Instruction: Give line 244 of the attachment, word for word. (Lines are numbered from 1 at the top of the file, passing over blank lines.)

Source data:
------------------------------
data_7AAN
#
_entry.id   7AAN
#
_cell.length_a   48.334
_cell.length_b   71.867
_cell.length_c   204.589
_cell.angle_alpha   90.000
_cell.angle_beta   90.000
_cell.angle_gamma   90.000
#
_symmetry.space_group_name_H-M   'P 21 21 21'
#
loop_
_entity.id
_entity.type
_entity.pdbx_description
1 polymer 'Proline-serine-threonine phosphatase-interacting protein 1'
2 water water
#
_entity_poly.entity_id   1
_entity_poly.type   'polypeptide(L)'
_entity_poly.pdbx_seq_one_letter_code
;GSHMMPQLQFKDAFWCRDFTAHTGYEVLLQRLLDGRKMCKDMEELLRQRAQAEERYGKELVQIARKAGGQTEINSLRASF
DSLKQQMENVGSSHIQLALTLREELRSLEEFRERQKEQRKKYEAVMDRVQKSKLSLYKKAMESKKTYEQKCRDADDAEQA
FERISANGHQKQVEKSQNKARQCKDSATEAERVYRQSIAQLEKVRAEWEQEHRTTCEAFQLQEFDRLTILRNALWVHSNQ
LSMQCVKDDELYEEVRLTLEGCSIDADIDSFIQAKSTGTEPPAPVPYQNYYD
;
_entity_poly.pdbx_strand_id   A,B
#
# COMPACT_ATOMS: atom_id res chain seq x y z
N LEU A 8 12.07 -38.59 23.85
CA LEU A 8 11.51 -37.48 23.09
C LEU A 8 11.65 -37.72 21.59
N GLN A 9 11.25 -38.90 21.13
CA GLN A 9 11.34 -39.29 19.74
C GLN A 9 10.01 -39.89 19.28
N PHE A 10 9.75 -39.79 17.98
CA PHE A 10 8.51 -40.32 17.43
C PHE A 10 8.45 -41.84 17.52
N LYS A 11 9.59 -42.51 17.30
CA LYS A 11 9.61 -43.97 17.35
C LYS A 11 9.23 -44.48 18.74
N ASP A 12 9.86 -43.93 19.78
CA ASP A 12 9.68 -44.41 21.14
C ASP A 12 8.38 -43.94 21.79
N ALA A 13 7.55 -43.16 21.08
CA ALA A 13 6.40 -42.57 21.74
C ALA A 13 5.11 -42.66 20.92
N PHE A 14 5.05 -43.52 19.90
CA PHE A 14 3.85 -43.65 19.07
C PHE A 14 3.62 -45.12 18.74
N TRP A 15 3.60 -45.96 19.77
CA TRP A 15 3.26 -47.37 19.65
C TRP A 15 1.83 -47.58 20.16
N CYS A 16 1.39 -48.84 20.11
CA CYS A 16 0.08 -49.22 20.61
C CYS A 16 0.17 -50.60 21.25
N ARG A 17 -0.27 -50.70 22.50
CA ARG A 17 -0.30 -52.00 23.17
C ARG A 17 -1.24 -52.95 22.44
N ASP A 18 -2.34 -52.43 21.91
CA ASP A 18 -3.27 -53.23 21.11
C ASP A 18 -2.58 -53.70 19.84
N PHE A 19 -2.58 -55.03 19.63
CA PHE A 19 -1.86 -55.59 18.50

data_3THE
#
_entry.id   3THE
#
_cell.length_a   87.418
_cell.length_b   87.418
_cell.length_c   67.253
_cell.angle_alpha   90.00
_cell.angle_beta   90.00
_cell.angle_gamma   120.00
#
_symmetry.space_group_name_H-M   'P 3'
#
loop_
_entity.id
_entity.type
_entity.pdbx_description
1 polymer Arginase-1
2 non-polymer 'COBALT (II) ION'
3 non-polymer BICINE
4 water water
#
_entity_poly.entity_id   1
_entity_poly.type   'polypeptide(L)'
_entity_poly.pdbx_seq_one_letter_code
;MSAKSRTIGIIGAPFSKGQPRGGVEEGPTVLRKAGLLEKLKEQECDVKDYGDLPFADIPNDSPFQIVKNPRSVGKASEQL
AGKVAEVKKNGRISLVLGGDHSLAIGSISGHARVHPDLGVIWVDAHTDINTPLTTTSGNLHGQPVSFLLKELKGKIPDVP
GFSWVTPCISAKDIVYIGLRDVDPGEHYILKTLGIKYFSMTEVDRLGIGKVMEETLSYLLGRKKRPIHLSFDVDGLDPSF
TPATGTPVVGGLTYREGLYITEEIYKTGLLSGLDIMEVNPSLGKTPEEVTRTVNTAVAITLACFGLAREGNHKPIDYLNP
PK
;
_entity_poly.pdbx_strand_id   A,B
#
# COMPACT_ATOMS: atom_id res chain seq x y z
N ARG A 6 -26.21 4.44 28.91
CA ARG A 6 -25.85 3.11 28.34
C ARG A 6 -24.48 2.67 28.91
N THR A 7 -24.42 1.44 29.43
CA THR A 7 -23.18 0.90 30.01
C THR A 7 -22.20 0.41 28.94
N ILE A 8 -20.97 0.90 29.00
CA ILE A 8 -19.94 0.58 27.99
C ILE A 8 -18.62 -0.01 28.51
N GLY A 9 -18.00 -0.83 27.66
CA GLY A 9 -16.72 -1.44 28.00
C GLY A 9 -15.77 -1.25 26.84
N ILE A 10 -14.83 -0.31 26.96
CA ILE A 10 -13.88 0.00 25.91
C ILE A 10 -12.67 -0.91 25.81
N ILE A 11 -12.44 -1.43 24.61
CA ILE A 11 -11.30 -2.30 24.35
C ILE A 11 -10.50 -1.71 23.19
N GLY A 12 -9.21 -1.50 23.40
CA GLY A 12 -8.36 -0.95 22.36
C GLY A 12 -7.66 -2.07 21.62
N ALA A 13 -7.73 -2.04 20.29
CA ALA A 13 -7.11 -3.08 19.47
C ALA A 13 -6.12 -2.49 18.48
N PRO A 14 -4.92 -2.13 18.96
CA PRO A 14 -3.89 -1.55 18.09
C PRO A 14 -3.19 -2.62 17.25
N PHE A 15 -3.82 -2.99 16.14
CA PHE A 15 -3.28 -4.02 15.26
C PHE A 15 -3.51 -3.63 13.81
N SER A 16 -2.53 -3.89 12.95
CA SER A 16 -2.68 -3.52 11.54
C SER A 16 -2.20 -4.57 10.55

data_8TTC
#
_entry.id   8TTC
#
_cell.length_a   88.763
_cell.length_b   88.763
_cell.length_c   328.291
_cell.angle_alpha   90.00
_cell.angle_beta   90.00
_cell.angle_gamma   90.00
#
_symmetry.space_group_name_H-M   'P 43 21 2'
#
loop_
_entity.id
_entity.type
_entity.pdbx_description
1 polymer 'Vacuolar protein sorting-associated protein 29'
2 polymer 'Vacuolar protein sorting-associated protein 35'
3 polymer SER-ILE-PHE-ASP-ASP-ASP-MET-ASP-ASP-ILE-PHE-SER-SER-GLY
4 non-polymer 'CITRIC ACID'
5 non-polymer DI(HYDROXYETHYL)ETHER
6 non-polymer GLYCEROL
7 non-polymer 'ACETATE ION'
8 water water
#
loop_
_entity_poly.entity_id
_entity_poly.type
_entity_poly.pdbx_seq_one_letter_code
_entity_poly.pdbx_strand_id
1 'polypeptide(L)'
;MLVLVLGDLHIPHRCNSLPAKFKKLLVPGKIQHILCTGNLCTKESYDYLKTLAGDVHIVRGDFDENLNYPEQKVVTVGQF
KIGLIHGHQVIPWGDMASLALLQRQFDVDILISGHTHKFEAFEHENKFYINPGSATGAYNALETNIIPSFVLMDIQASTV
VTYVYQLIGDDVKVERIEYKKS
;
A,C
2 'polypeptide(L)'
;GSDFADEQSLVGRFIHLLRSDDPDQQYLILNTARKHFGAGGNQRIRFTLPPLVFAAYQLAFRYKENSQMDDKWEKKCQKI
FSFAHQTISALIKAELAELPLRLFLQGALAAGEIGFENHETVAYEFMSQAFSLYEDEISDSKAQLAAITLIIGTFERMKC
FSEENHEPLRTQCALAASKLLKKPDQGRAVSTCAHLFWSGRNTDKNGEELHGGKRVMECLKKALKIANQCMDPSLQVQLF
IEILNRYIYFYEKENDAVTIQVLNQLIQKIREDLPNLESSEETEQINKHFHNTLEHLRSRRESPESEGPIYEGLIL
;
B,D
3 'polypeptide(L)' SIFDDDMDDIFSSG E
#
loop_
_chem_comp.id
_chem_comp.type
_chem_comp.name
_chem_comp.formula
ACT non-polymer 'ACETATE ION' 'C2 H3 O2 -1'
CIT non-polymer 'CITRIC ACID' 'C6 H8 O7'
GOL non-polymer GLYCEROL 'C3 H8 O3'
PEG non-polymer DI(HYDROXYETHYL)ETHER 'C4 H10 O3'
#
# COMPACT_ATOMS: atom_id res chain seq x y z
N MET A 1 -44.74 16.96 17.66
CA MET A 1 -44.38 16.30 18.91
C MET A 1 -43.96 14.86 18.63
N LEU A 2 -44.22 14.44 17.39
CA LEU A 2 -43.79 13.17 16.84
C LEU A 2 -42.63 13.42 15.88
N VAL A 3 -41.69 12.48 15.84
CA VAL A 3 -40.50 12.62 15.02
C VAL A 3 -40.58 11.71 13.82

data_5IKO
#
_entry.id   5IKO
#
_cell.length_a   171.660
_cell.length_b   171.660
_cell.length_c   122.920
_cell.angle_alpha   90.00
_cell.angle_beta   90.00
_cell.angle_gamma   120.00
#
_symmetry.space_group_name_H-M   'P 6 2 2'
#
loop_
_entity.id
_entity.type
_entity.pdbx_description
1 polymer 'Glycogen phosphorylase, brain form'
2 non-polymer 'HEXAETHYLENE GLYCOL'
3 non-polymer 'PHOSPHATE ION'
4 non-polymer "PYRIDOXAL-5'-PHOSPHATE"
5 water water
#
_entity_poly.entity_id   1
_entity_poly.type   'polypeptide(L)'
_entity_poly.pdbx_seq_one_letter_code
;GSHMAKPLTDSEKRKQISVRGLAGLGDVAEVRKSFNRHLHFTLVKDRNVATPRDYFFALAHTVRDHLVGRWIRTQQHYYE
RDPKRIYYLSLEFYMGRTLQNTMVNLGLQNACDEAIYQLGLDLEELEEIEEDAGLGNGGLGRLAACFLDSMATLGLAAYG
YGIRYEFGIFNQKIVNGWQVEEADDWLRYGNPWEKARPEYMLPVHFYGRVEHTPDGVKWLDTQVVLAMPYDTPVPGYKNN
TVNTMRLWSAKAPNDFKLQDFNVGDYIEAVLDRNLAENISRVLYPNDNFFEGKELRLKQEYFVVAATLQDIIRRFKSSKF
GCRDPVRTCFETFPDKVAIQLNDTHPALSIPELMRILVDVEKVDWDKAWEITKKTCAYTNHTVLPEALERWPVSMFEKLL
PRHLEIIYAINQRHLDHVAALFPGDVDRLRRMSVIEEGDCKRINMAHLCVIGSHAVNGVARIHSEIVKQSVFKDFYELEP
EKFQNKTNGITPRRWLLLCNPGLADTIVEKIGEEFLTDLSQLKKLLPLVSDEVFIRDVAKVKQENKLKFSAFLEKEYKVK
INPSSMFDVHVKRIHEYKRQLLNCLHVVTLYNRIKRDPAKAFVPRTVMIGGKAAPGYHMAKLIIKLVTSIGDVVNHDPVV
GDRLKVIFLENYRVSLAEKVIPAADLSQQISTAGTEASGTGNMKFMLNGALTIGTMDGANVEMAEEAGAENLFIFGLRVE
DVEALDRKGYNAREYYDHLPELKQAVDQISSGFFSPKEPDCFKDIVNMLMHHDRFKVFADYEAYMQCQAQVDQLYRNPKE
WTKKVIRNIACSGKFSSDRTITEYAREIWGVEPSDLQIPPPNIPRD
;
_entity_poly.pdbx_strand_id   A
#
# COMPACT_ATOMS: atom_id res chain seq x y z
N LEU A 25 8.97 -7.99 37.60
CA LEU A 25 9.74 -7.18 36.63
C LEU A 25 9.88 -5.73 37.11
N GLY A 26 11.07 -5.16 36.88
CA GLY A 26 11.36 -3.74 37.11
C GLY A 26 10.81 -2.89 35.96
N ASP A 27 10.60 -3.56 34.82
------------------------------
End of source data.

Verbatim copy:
N GLY A 26 11.07 -5.16 36.88